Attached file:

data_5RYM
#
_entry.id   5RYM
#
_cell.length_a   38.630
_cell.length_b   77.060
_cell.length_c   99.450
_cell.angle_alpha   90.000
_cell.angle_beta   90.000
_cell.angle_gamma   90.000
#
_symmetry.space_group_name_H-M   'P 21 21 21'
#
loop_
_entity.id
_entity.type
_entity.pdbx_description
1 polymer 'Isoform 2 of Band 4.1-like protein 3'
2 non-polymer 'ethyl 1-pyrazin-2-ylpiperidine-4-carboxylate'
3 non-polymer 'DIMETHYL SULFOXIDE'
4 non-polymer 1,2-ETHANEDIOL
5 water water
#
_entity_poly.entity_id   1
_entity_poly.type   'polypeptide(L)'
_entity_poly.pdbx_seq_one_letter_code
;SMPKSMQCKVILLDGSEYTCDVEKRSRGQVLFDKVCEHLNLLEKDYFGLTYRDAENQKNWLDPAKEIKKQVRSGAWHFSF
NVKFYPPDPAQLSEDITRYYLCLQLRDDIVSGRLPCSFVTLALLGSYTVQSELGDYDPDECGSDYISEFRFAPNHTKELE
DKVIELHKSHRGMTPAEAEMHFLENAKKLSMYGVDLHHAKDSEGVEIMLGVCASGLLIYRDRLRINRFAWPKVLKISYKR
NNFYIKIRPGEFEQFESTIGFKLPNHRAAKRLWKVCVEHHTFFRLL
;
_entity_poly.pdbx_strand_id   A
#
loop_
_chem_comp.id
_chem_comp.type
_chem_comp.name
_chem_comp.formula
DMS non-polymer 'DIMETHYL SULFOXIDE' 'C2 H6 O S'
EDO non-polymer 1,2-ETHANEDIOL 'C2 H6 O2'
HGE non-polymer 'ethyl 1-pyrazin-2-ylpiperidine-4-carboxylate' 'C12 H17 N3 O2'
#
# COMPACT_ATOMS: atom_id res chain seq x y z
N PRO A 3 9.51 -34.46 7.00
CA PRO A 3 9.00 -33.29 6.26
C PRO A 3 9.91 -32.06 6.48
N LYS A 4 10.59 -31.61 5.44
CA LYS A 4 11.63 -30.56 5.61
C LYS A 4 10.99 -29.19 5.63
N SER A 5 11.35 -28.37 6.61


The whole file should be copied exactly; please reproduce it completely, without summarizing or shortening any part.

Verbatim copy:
data_5RYM
#
_entry.id   5RYM
#
_cell.length_a   38.630
_cell.length_b   77.060
_cell.length_c   99.450
_cell.angle_alpha   90.000
_cell.angle_beta   90.000
_cell.angle_gamma   90.000
#
_symmetry.space_group_name_H-M   'P 21 21 21'
#
loop_
_entity.id
_entity.type
_entity.pdbx_description
1 polymer 'Isoform 2 of Band 4.1-like protein 3'
2 non-polymer 'ethyl 1-pyrazin-2-ylpiperidine-4-carboxylate'
3 non-polymer 'DIMETHYL SULFOXIDE'
4 non-polymer 1,2-ETHANEDIOL
5 water water
#
_entity_poly.entity_id   1
_entity_poly.type   'polypeptide(L)'
_entity_poly.pdbx_seq_one_letter_code
;SMPKSMQCKVILLDGSEYTCDVEKRSRGQVLFDKVCEHLNLLEKDYFGLTYRDAENQKNWLDPAKEIKKQVRSGAWHFSF
NVKFYPPDPAQLSEDITRYYLCLQLRDDIVSGRLPCSFVTLALLGSYTVQSELGDYDPDECGSDYISEFRFAPNHTKELE
DKVIELHKSHRGMTPAEAEMHFLENAKKLSMYGVDLHHAKDSEGVEIMLGVCASGLLIYRDRLRINRFAWPKVLKISYKR
NNFYIKIRPGEFEQFESTIGFKLPNHRAAKRLWKVCVEHHTFFRLL
;
_entity_poly.pdbx_strand_id   A
#
loop_
_chem_comp.id
_chem_comp.type
_chem_comp.name
_chem_comp.formula
DMS non-polymer 'DIMETHYL SULFOXIDE' 'C2 H6 O S'
EDO non-polymer 1,2-ETHANEDIOL 'C2 H6 O2'
HGE non-polymer 'ethyl 1-pyrazin-2-ylpiperidine-4-carboxylate' 'C12 H17 N3 O2'
#
# COMPACT_ATOMS: atom_id res chain seq x y z
N PRO A 3 9.51 -34.46 7.00
CA PRO A 3 9.00 -33.29 6.26
C PRO A 3 9.91 -32.06 6.48
N LYS A 4 10.59 -31.61 5.44
CA LYS A 4 11.63 -30.56 5.61
C LYS A 4 10.99 -29.19 5.63
N SER A 5 11.35 -28.37 6.61